My Secret Is Mine

The title of My Secret Is Mine is a translation of secretum meum mihi (Isaiah 24:16), quoted in Bernard of Clairvaux, De gradibus humilitatis et superbiae. He reminds of a constant in the history of religion, namely, the belief that the planet Earth and all life on it owe its origins to the loving union of a cosmic or divine couple. This unio also embraces and includes human beings, as demonstrated by Meister Eckhart and many other mystics: Want ze glîcher wîse als ein ê ist ân entwesen zwischen frouwen unde man, alsô sol ein ê sîn zwischen iuwern sêlen unde got ("For just as a marriage is without end between women and men, there should be a marriage between your souls and God"). In this erotic constellation, the human soul is characterized as the female partner. The mystical literature of the Middle Ages is full of sexual metaphors and gender concepts of this kind.

The book investigates the function of this erotic discourse about God and his creatures, above all, the mystical interaction between humans and God. Moreover, the author looks into the implications of such metaphors, which have consequences that are both indispensable, yet risky. Speech about the eternal is forcibly adapted into the historical dimensions of the social order and of the relationships between the sexes on earth. Categories such as temporality and, with it, the transitory nature of the course of a relationship (as well as the inherent and historically conditioned structures of power that inform it) become embedded in mystical discourse and can hardly be eliminated from it.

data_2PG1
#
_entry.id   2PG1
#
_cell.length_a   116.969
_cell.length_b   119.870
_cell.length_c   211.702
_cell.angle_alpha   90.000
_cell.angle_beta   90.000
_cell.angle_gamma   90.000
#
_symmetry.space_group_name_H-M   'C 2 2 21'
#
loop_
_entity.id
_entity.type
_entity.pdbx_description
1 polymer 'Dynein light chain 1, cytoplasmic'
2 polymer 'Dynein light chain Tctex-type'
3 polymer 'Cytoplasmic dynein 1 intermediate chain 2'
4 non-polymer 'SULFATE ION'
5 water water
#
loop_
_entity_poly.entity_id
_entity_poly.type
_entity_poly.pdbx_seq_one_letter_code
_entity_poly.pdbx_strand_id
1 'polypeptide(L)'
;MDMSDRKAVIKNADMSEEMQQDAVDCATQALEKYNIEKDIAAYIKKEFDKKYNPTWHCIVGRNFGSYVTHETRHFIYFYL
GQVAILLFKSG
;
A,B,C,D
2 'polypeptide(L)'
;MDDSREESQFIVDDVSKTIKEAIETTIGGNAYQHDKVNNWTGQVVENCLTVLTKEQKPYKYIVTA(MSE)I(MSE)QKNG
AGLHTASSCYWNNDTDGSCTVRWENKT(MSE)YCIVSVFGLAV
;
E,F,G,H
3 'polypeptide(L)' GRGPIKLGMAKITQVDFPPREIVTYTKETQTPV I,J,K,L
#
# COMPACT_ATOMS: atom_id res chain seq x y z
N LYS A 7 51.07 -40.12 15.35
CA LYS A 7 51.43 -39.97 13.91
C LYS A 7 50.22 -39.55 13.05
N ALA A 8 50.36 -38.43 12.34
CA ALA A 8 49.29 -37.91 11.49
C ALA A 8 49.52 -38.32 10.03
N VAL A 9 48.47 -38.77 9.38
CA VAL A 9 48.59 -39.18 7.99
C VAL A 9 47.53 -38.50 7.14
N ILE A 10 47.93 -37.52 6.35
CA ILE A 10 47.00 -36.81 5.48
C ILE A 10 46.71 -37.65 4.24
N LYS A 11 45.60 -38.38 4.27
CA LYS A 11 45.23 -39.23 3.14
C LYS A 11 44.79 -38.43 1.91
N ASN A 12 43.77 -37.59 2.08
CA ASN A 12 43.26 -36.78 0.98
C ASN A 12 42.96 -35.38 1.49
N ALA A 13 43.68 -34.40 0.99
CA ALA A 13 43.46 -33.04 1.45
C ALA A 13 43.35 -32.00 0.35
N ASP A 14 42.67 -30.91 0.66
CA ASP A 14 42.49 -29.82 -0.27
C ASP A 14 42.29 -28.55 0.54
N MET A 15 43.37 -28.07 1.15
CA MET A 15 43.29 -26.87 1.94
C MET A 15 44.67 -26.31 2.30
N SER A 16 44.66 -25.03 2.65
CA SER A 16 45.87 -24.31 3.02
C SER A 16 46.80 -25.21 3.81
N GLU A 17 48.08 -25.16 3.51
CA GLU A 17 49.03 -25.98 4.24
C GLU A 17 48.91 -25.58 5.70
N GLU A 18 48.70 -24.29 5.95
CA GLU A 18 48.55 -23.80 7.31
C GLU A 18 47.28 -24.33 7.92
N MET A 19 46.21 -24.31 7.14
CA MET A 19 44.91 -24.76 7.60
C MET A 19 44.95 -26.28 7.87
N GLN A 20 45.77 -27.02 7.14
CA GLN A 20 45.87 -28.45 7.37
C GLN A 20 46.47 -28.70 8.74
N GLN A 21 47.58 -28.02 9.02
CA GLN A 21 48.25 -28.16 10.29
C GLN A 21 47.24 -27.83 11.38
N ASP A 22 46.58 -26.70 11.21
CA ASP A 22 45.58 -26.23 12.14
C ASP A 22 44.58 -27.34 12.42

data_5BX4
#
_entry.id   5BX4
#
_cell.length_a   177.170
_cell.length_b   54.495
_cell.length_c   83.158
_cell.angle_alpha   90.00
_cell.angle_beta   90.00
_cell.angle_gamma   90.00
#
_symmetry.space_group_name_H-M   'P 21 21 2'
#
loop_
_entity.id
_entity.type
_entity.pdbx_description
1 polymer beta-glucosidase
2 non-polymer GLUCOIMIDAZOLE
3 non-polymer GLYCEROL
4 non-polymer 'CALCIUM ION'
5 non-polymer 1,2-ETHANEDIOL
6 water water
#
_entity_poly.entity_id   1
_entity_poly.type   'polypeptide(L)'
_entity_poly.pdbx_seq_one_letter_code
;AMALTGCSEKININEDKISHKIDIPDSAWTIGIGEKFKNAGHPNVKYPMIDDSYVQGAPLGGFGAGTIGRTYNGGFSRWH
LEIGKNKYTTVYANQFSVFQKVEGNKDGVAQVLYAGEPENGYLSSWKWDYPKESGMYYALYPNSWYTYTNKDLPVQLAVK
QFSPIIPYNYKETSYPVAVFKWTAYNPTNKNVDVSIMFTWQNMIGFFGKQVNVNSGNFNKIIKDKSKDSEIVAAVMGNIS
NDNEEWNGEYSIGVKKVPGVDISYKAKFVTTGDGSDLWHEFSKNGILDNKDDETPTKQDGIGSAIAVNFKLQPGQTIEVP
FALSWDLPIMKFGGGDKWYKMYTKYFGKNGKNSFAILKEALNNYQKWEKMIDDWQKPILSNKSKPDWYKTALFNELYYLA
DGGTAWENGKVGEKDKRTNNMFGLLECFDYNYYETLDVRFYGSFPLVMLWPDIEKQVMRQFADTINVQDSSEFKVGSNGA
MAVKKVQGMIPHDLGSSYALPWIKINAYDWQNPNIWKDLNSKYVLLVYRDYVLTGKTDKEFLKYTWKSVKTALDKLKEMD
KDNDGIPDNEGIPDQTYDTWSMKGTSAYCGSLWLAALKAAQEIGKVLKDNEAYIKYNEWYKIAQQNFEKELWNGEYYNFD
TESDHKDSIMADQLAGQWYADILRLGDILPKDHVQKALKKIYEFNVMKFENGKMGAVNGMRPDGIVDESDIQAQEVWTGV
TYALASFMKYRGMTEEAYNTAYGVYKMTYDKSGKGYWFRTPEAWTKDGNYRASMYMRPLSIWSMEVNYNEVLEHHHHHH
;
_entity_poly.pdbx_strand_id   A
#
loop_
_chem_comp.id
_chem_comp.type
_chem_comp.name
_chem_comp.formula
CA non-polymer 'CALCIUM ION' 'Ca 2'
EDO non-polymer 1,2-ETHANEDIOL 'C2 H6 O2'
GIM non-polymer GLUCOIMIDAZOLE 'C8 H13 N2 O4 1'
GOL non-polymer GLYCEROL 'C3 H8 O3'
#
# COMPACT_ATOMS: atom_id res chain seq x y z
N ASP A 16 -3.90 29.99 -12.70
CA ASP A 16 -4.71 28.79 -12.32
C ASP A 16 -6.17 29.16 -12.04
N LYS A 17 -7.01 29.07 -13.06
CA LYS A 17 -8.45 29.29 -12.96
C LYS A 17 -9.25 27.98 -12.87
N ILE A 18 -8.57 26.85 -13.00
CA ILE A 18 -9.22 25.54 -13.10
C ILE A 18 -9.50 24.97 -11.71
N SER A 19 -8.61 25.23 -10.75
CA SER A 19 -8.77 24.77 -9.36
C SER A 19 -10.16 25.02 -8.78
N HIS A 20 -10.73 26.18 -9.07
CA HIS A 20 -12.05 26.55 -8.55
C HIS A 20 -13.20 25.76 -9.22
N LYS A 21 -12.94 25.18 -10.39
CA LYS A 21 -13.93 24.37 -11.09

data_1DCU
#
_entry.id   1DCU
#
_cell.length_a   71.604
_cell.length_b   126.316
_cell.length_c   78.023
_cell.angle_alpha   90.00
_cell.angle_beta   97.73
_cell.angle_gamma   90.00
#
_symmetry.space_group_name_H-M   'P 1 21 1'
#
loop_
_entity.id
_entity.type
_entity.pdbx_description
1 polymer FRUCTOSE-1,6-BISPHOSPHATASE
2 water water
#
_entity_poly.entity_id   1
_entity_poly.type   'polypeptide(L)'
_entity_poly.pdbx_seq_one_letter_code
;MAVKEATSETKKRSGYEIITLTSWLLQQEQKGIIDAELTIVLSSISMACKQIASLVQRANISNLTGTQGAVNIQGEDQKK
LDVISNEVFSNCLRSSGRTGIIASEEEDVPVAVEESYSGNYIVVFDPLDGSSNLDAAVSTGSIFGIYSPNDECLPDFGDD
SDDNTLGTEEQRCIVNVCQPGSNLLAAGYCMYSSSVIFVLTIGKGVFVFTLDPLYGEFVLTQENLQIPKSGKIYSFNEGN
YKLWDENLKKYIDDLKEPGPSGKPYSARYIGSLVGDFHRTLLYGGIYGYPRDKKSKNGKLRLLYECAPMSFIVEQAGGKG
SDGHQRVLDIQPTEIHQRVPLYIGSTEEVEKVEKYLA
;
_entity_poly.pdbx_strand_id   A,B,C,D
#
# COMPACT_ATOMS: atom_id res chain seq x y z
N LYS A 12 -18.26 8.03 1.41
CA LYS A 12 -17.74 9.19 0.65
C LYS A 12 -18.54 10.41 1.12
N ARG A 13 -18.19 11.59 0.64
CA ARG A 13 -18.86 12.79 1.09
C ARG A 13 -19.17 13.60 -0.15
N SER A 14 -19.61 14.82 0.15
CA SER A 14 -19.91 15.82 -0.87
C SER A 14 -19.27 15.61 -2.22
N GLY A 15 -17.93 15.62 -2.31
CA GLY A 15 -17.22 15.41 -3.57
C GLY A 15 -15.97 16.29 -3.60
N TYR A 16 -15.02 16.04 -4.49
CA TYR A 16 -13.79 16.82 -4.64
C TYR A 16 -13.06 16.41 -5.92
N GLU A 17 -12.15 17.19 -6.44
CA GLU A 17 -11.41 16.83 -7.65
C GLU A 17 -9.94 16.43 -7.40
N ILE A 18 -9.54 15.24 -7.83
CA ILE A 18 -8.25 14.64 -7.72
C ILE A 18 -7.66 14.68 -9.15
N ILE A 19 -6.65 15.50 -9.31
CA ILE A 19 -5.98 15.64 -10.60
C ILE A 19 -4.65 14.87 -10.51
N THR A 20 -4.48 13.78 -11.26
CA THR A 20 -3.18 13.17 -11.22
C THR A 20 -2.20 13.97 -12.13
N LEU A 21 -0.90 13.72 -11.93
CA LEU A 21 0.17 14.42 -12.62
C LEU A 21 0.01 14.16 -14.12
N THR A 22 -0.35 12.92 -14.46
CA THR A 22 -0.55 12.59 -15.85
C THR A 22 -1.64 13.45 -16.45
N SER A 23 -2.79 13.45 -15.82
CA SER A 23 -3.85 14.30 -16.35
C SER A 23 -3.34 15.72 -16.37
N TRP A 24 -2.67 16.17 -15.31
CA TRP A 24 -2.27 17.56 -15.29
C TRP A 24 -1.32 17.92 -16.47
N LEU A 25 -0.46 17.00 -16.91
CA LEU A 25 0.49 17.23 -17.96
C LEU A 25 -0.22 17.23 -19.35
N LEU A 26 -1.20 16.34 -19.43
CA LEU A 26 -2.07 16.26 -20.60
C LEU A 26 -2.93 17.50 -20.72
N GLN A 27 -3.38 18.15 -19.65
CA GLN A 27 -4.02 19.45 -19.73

Table of Contents

Bibliography of Primary Sources

My Secret Is Mine. Studies on Religion and Eros in the German Middle Ages

VIII & 297 pages; 19 figures
ISBN 978-90-429-0871-0
Leuven / Louvain: Peeters 2000 (Studies in Spirituality Supplements 4)


"Kellers Arbeit ist ein wichtiger Beitrag zu einem der bedeutendsten Kapitel der europäischen Mystik und zugleich zum noch immer nicht ausreichend erforschten Bereich der mittelalterlichen (und frühneuzeitlichen) Vorstellungen zu Erotik, Sexualität und Ehe, wie sie in der abendländischen fiktionalen und gebrauchsbezogenen Literatur instrumentalisiert sind." (M. Dallapiazza)

"Keller's rich study not only introduces a range of intriguing and little-known German texts to the Anglophone reader, but contributes persuasively to our understanding of the ancient "hermeneutic tightrope act" [263] that balances an all-too-earthly, historically conditioned gender hierarchy against the dream of a timeless, suprasexual marriage with God." (B. Newman)


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